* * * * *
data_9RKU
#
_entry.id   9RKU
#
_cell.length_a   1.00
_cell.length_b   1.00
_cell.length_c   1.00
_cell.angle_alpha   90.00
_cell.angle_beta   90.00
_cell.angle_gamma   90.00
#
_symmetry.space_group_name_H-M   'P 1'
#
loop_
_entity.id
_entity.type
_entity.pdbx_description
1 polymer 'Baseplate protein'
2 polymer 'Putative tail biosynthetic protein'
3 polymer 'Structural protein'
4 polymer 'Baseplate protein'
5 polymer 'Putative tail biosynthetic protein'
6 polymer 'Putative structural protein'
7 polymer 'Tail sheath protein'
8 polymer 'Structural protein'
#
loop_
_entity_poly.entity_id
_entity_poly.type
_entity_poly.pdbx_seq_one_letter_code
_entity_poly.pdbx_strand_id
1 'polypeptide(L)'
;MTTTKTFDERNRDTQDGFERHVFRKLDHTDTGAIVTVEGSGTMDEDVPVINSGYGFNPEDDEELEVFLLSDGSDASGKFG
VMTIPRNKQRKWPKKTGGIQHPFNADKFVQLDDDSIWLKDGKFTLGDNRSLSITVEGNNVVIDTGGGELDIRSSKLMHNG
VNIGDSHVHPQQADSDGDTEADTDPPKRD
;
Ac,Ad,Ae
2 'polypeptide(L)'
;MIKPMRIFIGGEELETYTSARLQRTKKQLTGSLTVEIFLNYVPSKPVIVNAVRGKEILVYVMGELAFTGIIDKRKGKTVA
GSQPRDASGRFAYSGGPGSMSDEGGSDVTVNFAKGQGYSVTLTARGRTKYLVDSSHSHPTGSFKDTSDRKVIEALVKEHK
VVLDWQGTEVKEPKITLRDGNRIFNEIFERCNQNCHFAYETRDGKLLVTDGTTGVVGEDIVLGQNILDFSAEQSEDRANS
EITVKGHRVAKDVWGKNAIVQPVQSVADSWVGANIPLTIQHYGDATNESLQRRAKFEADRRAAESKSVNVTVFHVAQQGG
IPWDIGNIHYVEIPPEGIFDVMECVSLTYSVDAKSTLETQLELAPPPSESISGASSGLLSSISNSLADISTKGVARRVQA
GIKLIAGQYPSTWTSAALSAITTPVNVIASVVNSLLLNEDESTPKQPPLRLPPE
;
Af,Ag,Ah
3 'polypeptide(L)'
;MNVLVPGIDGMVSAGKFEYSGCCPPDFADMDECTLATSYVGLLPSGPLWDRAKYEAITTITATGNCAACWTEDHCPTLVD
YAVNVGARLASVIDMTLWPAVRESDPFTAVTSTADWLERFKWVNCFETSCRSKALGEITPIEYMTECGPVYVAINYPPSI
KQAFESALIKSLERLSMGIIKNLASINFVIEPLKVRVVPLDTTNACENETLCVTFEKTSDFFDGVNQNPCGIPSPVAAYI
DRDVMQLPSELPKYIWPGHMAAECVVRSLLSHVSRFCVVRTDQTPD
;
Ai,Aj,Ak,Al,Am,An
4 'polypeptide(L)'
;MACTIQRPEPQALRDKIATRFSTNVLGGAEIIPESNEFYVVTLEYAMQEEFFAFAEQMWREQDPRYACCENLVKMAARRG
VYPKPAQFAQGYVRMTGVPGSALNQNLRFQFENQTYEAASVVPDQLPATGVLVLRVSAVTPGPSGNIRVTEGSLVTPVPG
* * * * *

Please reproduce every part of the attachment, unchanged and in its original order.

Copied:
data_9RKU
#
_entry.id   9RKU
#
_cell.length_a   1.00
_cell.length_b   1.00
_cell.length_c   1.00
_cell.angle_alpha   90.00
_cell.angle_beta   90.00
_cell.angle_gamma   90.00
#
_symmetry.space_group_name_H-M   'P 1'
#
loop_
_entity.id
_entity.type
_entity.pdbx_description
1 polymer 'Baseplate protein'
2 polymer 'Putative tail biosynthetic protein'
3 polymer 'Structural protein'
4 polymer 'Baseplate protein'
5 polymer 'Putative tail biosynthetic protein'
6 polymer 'Putative structural protein'
7 polymer 'Tail sheath protein'
8 polymer 'Structural protein'
#
loop_
_entity_poly.entity_id
_entity_poly.type
_entity_poly.pdbx_seq_one_letter_code
_entity_poly.pdbx_strand_id
1 'polypeptide(L)'
;MTTTKTFDERNRDTQDGFERHVFRKLDHTDTGAIVTVEGSGTMDEDVPVINSGYGFNPEDDEELEVFLLSDGSDASGKFG
VMTIPRNKQRKWPKKTGGIQHPFNADKFVQLDDDSIWLKDGKFTLGDNRSLSITVEGNNVVIDTGGGELDIRSSKLMHNG
VNIGDSHVHPQQADSDGDTEADTDPPKRD
;
Ac,Ad,Ae
2 'polypeptide(L)'
;MIKPMRIFIGGEELETYTSARLQRTKKQLTGSLTVEIFLNYVPSKPVIVNAVRGKEILVYVMGELAFTGIIDKRKGKTVA
GSQPRDASGRFAYSGGPGSMSDEGGSDVTVNFAKGQGYSVTLTARGRTKYLVDSSHSHPTGSFKDTSDRKVIEALVKEHK
VVLDWQGTEVKEPKITLRDGNRIFNEIFERCNQNCHFAYETRDGKLLVTDGTTGVVGEDIVLGQNILDFSAEQSEDRANS
EITVKGHRVAKDVWGKNAIVQPVQSVADSWVGANIPLTIQHYGDATNESLQRRAKFEADRRAAESKSVNVTVFHVAQQGG
IPWDIGNIHYVEIPPEGIFDVMECVSLTYSVDAKSTLETQLELAPPPSESISGASSGLLSSISNSLADISTKGVARRVQA
GIKLIAGQYPSTWTSAALSAITTPVNVIASVVNSLLLNEDESTPKQPPLRLPPE
;
Af,Ag,Ah
3 'polypeptide(L)'
;MNVLVPGIDGMVSAGKFEYSGCCPPDFADMDECTLATSYVGLLPSGPLWDRAKYEAITTITATGNCAACWTEDHCPTLVD
YAVNVGARLASVIDMTLWPAVRESDPFTAVTSTADWLERFKWVNCFETSCRSKALGEITPIEYMTECGPVYVAINYPPSI
KQAFESALIKSLERLSMGIIKNLASINFVIEPLKVRVVPLDTTNACENETLCVTFEKTSDFFDGVNQNPCGIPSPVAAYI
DRDVMQLPSELPKYIWPGHMAAECVVRSLLSHVSRFCVVRTDQTPD
;
Ai,Aj,Ak,Al,Am,An
4 'polypeptide(L)'
;MACTIQRPEPQALRDKIATRFSTNVLGGAEIIPESNEFYVVTLEYAMQEEFFAFAEQMWREQDPRYACCENLVKMAARRG
VYPKPAQFAQGYVRMTGVPGSALNQNLRFQFENQTYEAASVVPDQLPATGVLVLRVSAVTPGPSGNIRVTEGSLVTPVPG